5. Jonathan’s development on a chronosystemic level is presented through his transition from the conflicting cultural phase over the years (Berns, 2016). Although in his early adolescence Jonathan was influenced heavily by gang culture and had the potential to become a criminal, he rejected the negative sides of that heritage and saw the value of a pro-social culture. This shows both a personal and a maturational evolution of his characters. As a result, he enrolled with the military in order to serve and protect his country. In addition, he is working towards a scholarship in order to have a job when his service is over.

Overall, Jonathan’s journey showed chronosystemic progress from a troubled youth lacking parental care and attention, towards a protector of the society with a clear and positive plan for his future. This type of growth is typical of many individuals with a history of gang involvement, with the critical period occurring between 20-23 (Lanier, 2018). After a certain threshold, the majority of individuals seek a sense of belonging and stability, which a life of crime and gang activity cannot offer. Of course, there were many other aspects involved, namely the influence of certain school teachers and social workers. Consequently, Jonathan became a better person and is looking to be a productive member of our community. Although some of the issues regarding America’s institutionalized racism problem are still present, these issues can be overcome.


Jonathan’s story exemplifies how internal and external environments can shape a person’s social development. The progression from his microsystem to chronosystem is evident, as the child’s antisocial tendencies were motivated by his mother’s lack of attention and parental connection, which was in turn influenced by the outside society. As a result of parental abandonment, he had to learn from outside sources, such as his peers, teachers, and social workers. This offered him a broad range of views and alternatives to implement in his life. Although his adolescence is marked by certain dark events of his life, such as gang participation, drug abuse, and early sexual encounters, the overarching influence of society finally won over and made him the person he is today. The character growth presented by Jonathan has come as a result of age, psychological transformation, as well as intellectual and emotional maturity.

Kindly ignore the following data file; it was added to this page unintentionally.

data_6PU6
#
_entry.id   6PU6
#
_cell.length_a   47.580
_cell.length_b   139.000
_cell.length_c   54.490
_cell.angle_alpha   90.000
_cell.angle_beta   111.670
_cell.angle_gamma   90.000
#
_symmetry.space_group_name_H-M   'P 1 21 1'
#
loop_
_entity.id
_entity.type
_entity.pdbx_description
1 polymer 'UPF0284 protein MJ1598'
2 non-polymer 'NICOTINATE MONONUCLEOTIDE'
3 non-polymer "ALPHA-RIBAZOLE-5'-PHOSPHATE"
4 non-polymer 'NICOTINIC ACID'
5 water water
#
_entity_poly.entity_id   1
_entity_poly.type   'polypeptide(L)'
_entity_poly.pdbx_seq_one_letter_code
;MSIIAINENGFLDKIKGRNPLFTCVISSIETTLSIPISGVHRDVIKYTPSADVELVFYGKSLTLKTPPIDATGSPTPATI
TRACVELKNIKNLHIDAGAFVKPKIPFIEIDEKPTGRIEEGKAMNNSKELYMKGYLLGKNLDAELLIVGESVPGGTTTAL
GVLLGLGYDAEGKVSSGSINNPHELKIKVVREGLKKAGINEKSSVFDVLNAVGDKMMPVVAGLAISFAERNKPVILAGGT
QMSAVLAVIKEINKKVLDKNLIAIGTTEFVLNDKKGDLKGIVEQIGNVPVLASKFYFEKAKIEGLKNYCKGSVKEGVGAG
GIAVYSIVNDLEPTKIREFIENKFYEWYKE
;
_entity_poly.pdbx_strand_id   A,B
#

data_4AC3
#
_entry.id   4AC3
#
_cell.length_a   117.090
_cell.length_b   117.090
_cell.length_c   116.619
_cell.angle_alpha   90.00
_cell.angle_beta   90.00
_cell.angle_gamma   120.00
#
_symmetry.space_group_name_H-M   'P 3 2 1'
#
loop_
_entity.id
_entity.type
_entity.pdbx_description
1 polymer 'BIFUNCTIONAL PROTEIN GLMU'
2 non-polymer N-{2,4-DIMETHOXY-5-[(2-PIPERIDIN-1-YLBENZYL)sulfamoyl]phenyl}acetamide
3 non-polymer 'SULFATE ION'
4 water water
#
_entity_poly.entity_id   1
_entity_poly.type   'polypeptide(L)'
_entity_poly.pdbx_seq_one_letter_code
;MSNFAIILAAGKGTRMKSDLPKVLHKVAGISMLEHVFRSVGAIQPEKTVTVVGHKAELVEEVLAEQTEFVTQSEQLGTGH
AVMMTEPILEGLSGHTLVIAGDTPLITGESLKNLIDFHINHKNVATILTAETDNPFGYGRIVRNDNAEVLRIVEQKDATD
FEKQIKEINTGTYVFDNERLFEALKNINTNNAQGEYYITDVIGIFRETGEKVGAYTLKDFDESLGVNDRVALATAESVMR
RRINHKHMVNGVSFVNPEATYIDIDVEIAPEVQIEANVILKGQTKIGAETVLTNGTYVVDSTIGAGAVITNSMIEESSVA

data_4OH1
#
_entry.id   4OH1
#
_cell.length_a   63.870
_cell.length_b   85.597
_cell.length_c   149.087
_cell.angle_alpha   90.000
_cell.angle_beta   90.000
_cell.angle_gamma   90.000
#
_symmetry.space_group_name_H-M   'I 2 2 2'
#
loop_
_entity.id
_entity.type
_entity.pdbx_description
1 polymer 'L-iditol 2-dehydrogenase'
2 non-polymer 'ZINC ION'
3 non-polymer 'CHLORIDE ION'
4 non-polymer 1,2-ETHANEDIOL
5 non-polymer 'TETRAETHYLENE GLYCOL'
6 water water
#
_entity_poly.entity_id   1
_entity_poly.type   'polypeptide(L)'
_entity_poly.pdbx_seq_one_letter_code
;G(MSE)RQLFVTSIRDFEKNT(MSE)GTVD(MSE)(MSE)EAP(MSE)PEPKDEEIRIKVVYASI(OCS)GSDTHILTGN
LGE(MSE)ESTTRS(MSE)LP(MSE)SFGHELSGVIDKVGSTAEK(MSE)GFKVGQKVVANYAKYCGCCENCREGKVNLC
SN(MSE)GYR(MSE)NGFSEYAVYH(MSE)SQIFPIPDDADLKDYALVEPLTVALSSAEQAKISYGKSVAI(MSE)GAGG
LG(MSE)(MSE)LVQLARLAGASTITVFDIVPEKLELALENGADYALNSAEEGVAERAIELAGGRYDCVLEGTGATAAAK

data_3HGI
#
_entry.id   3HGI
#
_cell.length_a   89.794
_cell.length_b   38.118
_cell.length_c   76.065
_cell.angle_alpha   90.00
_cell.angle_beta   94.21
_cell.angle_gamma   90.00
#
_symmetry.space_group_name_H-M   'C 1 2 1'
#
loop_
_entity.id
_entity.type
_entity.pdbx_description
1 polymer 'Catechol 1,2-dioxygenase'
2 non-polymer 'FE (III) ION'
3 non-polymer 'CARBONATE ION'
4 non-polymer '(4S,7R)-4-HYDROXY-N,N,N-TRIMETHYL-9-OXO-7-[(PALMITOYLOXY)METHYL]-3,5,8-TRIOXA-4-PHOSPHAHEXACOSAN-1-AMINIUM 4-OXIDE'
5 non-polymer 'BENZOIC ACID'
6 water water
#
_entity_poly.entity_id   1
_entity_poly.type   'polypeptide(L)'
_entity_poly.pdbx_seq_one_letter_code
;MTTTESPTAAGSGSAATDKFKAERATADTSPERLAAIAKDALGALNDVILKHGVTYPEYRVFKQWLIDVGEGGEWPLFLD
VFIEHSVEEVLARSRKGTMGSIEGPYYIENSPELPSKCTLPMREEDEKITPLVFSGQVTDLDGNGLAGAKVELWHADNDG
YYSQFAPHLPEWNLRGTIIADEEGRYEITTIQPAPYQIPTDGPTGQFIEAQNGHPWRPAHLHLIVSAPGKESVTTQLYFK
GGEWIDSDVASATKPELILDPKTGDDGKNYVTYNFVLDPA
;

• Although it is possible for a single parent to support a family, as evidenced in Jonathan’s case (he came from a middle-class household), it is difficult for one person to have enough time for work and parenting.
  • Jonathan’s street culture phase happened as a result of insufficient emotional attachment to his mother. Because of being neglected for the first years of his life, he did not have a positive moral compass to separate right from wrong. As a result, he became easily influenced by children with similar backgrounds.
  • Jonathan is reasonably lucky that his time in the gang did not leave any lasting negative effects on his record. Otherwise, his enrollment into the military would have been problematic.
  • The conflict between positive and negative models of behavior was ultimately won over by the positive, which is in line with Bronfenbrenner’s theory of development and maturation.
  • It is possible that Jonathan’s initial influence by the gang culture was an informal protest against the lack of choice and direction in his life. As finances were controlled by the parent and the venues available to adults were not yet accessible for a child, he viewed the gang as a way for personal independence. Its highly individualistic culture and a lack of norms and borders appealed to young Jonathan.
  • Despite all of the disadvantages and bad influences that Jonathan experienced he turned his life around once he joined the military.
  • The influence that time had on who Jonathan is today and his complete transformation from being a menace to society to a defender of our country.


Berns, R. (2016). Child, family, school, community: Socialization and support. Stamford, CT: Cengage Learning.

Burns, M. K., Warmbold-Brann, K., & Zaslofsky, A. F. (2015). Ecological systems theory in school psychology review. School psychology review, 44(3), 249-261.

Lanier, M. M. (2018). Essential criminology. New York, NY: Routledge.

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What is Bronfenbrenner’s ecological systems theory? (n.d.). Web.